As I was reading through this month's issue of Governing Magazine, I turned to Tod Newcombe's column, Urban Notebook. He writes about issues that affect not only the urban populations, but issues that affect cities of all shapes and sizes. His May column addresses food deserts, which is an ongoing problem that our great country faces.
From Buxton's perspective, the first step a city needs to take is to identify the problem. If you have a hunch that there are blighted areas (or new areas of residential development) that have little or no access to fresh foods, solidify your hunch by digging a little deeper! The problem is definitely not going to fix itself or go away. Spend time and resources on figuring out exactly who lives in the food desert trade area and go from there. The next step after understanding who those customers are and then try to recruit a grocer to the area. This might be a local grocer who has a store in a similar trade area. Or a local entrepreneur that is interested in starting his own business. Or a national retailer who has created a store format for this particular problem.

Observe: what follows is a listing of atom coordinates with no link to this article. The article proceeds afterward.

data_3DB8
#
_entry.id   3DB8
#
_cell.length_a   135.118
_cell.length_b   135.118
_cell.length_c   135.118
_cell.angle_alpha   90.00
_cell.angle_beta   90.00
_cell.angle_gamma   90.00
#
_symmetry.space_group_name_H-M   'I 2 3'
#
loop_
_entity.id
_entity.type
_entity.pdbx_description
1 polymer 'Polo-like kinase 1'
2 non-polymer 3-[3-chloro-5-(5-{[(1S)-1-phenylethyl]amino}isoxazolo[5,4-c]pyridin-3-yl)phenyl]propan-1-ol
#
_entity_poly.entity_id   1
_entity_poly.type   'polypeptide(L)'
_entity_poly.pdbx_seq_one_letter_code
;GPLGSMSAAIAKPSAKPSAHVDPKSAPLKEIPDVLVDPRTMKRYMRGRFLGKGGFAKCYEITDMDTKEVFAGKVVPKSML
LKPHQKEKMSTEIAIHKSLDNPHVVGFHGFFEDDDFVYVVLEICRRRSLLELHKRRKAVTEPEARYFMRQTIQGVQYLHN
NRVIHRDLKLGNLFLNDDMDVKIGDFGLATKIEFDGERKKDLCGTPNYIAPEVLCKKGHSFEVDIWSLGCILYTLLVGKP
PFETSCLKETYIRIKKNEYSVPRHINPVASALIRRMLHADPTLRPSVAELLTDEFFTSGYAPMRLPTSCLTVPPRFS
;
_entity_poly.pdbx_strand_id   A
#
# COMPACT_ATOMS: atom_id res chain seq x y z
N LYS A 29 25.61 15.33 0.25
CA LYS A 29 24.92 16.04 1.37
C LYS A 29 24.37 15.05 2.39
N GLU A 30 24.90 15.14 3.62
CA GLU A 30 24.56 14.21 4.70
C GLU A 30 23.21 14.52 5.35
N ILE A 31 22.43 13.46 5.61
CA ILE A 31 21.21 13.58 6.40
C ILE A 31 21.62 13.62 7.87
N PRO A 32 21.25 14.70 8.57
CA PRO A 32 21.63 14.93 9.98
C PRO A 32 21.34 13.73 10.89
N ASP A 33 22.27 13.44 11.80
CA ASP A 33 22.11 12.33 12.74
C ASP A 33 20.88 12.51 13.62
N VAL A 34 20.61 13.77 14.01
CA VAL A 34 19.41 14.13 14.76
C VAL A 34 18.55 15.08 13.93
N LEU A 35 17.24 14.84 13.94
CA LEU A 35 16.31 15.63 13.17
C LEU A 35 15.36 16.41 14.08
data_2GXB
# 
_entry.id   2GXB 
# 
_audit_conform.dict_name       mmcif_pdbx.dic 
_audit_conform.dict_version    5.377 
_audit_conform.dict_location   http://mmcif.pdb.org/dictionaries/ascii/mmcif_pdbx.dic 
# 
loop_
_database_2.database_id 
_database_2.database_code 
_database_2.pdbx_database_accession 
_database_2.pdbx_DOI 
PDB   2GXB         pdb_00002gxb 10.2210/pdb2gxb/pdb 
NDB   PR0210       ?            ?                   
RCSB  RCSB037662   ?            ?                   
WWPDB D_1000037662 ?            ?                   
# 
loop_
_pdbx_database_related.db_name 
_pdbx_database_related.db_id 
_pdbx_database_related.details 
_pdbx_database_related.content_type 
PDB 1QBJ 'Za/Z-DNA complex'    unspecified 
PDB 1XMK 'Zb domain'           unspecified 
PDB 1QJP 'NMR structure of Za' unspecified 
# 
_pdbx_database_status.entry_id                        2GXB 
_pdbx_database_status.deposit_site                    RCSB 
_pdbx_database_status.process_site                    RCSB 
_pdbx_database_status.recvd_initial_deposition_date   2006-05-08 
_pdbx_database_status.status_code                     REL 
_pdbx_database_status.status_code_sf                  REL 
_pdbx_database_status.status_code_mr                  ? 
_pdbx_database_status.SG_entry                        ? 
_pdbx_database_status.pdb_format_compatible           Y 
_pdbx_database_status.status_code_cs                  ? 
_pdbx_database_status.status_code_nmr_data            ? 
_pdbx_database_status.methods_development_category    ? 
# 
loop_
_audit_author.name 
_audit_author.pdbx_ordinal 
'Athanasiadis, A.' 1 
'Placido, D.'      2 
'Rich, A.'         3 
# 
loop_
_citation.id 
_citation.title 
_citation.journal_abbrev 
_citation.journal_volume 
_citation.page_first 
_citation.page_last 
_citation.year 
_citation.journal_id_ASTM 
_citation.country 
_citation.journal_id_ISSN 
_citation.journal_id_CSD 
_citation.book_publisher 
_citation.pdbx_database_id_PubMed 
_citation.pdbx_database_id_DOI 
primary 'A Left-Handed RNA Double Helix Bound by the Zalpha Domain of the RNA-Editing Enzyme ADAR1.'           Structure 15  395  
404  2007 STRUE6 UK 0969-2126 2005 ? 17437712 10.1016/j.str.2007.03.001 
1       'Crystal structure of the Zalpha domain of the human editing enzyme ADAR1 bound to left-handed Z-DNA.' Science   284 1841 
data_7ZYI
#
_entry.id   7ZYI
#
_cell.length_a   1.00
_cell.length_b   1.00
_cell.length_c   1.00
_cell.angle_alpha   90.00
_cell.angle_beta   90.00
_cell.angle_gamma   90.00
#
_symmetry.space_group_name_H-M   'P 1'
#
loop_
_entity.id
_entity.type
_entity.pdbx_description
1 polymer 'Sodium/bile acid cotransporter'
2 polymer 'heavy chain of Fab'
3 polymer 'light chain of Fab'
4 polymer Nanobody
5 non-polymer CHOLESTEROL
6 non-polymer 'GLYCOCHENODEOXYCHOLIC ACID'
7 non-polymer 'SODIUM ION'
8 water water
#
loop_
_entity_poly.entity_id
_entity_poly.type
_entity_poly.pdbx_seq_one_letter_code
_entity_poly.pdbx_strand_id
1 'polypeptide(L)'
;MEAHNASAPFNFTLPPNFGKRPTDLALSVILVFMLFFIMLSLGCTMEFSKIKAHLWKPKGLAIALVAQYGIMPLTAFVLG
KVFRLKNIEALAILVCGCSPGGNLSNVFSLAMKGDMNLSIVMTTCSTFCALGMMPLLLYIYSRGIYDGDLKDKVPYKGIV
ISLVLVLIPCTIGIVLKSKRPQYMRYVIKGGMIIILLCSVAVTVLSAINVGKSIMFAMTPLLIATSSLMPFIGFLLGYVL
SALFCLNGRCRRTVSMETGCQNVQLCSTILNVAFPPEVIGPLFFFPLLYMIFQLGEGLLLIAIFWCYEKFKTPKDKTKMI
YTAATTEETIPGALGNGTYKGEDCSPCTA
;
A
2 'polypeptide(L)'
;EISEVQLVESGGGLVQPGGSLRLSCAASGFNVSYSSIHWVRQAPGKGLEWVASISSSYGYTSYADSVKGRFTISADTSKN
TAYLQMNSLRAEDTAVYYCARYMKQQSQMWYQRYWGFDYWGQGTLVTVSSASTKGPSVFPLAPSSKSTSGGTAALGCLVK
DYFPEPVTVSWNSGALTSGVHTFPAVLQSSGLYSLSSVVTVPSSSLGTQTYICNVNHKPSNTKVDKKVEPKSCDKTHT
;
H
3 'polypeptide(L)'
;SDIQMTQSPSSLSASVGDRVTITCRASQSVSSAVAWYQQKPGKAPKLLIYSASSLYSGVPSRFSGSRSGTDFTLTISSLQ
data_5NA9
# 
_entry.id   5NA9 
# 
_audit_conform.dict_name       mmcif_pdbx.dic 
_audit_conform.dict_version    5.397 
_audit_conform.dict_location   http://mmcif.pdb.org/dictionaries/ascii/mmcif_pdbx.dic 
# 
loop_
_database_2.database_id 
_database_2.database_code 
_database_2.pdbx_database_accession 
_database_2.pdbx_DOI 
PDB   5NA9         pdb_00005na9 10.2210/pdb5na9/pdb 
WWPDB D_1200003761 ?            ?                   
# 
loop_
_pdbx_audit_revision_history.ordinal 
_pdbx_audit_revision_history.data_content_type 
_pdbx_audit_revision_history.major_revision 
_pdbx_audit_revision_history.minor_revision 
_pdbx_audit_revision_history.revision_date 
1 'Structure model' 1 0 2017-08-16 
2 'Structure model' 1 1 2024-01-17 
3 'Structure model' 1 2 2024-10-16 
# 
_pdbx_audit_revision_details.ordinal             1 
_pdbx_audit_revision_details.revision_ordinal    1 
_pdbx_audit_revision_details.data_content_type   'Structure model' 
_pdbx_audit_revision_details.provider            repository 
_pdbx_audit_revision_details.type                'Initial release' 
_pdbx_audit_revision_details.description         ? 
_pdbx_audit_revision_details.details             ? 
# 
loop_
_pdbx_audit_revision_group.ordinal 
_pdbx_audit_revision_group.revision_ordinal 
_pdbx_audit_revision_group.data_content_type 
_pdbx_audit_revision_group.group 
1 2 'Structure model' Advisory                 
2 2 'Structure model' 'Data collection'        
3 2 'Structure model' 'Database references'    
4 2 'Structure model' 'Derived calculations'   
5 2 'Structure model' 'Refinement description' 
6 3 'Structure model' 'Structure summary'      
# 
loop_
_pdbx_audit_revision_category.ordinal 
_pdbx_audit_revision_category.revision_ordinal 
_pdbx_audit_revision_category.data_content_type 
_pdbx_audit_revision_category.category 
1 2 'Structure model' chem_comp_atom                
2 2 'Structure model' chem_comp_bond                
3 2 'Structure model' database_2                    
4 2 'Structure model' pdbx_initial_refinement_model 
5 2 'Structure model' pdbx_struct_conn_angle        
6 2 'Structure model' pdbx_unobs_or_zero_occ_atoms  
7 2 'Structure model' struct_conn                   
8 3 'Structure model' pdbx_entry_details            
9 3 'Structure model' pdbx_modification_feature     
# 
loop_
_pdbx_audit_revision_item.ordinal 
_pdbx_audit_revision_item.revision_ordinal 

Take the first step and understand if in fact you do have a food desert. It's a growing problem and retailers are recognizing the opportunity to fix these problems by expanding their business. It's a win-win situation when addressed appropriately.